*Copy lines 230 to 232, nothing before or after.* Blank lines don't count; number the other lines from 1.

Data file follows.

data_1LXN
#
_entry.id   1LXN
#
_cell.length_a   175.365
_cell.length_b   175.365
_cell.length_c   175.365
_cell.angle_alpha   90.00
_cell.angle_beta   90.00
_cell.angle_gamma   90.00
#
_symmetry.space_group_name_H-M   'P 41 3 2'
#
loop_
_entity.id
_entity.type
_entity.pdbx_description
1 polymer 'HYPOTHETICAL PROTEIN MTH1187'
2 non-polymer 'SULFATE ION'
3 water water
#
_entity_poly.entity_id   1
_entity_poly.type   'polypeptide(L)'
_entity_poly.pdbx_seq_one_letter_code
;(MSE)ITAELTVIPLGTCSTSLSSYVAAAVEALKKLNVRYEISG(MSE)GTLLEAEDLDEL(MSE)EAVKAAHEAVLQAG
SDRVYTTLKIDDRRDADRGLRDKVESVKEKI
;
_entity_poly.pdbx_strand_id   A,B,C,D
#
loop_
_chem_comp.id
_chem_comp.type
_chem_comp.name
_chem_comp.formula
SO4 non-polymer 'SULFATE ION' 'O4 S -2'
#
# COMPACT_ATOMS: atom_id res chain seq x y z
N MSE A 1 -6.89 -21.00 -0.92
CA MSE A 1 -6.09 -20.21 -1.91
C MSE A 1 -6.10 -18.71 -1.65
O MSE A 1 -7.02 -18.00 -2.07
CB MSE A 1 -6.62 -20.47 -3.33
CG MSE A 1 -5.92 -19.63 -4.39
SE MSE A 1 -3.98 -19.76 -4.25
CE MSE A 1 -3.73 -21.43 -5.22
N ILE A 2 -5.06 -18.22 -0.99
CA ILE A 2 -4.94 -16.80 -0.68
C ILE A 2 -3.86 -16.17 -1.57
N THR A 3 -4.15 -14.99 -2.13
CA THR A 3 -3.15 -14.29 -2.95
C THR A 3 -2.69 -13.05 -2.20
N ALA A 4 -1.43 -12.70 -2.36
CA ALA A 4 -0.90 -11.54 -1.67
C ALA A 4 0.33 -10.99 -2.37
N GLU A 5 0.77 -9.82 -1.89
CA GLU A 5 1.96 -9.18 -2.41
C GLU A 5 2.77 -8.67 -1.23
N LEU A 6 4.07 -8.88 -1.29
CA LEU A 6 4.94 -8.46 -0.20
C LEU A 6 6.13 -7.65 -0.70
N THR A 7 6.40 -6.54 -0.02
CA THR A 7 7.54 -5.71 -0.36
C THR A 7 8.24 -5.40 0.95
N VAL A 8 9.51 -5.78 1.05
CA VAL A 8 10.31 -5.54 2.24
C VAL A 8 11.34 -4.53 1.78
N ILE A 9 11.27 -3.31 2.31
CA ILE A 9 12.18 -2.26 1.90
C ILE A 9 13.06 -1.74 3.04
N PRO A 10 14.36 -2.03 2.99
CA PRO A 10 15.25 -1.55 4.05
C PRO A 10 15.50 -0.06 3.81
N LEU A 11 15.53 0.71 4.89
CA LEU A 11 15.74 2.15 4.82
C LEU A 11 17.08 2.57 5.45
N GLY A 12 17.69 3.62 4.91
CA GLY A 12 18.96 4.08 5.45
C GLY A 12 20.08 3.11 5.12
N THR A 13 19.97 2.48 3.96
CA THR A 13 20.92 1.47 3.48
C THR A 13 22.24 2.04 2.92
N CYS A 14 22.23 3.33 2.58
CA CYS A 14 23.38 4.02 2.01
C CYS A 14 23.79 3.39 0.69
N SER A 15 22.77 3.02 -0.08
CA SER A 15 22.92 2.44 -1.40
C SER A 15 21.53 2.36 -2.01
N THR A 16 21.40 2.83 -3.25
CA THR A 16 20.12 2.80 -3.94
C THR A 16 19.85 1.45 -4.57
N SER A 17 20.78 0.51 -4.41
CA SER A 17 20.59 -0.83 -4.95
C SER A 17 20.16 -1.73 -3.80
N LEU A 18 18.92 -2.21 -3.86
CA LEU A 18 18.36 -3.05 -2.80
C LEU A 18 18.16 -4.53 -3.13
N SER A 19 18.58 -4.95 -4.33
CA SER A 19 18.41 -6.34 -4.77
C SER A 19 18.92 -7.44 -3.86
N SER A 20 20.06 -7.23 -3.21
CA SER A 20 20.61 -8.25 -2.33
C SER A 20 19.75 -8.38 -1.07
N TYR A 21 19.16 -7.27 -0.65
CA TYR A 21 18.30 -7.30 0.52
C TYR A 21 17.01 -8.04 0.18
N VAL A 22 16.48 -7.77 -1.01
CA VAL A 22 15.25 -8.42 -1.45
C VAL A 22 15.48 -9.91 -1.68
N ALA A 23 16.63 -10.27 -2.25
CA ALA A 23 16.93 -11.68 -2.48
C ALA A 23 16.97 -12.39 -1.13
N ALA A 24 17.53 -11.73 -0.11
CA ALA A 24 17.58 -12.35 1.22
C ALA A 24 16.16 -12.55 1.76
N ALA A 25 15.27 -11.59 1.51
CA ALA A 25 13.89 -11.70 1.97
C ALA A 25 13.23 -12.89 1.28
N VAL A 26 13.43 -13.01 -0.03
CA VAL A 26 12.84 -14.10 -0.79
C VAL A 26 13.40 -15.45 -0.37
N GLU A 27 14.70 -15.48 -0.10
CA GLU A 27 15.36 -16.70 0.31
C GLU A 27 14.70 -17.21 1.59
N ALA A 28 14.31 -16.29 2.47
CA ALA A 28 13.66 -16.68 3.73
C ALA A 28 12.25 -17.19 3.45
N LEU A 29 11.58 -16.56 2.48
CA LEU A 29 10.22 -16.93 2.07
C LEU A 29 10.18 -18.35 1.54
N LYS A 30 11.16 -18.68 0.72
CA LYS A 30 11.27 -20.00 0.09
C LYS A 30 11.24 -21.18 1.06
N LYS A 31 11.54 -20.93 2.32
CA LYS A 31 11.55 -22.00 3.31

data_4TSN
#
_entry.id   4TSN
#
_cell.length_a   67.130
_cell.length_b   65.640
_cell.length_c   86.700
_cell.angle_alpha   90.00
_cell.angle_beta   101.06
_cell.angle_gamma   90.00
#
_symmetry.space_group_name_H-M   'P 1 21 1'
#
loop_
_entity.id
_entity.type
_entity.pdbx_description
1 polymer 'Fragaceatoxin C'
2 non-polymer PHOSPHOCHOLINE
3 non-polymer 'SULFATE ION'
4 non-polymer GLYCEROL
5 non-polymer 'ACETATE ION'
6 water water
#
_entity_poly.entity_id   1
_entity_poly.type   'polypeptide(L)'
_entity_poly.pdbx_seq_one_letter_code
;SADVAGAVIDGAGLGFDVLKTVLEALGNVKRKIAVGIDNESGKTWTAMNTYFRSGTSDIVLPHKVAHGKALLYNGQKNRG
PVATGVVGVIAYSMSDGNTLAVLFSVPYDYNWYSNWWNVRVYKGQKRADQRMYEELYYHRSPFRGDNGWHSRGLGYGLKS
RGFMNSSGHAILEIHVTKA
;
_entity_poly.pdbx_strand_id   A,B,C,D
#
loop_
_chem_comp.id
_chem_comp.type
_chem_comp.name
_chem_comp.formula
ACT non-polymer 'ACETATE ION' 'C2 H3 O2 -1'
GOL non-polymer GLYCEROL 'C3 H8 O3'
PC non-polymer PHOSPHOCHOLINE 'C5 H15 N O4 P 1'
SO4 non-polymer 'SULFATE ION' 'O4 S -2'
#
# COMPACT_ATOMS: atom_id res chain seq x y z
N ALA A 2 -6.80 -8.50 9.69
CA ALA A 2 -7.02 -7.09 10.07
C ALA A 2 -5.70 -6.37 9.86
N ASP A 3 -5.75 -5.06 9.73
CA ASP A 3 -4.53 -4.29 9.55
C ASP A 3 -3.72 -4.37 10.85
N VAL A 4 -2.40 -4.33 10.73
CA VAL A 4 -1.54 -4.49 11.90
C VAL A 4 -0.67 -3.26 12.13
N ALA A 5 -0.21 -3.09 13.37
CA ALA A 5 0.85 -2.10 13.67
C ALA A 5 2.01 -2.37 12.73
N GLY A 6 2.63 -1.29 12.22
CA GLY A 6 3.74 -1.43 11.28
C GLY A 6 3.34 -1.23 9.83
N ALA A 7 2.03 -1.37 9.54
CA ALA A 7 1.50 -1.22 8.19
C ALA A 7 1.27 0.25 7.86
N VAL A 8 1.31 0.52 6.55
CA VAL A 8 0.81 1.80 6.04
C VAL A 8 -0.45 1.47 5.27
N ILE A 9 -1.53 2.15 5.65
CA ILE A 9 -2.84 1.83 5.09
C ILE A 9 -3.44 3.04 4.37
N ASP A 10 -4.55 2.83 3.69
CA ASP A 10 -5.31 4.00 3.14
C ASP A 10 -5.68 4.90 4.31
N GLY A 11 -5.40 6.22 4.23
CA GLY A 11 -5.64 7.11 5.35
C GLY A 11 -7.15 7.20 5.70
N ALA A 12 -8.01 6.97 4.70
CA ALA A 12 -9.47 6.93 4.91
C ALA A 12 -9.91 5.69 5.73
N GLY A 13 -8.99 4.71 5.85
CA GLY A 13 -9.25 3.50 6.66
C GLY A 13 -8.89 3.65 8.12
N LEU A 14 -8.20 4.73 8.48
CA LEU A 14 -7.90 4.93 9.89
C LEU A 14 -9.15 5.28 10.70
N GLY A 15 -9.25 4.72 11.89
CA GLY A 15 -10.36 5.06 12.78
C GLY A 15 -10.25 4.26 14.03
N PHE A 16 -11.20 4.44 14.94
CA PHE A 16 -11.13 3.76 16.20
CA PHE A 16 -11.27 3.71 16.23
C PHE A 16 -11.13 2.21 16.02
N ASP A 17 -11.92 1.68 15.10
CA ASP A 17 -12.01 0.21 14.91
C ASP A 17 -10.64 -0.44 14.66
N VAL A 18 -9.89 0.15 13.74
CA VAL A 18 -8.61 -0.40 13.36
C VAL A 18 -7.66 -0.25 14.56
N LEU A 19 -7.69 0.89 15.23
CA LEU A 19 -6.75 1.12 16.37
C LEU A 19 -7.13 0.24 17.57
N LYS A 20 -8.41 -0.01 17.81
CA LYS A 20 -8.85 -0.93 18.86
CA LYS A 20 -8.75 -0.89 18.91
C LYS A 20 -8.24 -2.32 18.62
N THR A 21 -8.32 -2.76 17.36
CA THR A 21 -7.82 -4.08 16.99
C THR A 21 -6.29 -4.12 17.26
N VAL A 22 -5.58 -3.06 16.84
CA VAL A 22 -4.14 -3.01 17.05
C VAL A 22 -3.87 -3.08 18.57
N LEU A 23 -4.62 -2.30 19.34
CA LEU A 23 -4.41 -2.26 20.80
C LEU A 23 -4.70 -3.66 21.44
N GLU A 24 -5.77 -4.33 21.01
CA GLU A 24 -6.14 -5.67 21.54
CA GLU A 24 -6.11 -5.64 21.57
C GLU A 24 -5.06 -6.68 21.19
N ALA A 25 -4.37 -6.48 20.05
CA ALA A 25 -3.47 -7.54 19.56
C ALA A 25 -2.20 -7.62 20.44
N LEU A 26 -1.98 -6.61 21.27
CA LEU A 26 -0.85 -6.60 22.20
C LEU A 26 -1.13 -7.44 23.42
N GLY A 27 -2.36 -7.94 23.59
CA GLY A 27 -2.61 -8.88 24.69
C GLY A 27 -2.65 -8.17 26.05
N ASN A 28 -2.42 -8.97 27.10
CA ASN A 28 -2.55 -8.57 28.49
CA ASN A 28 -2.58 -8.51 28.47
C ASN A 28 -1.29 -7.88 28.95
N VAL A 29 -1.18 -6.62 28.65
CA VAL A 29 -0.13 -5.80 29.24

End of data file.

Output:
C VAL A 18 -7.66 -0.25 14.56
N LEU A 19 -7.69 0.89 15.23
CA LEU A 19 -6.75 1.12 16.37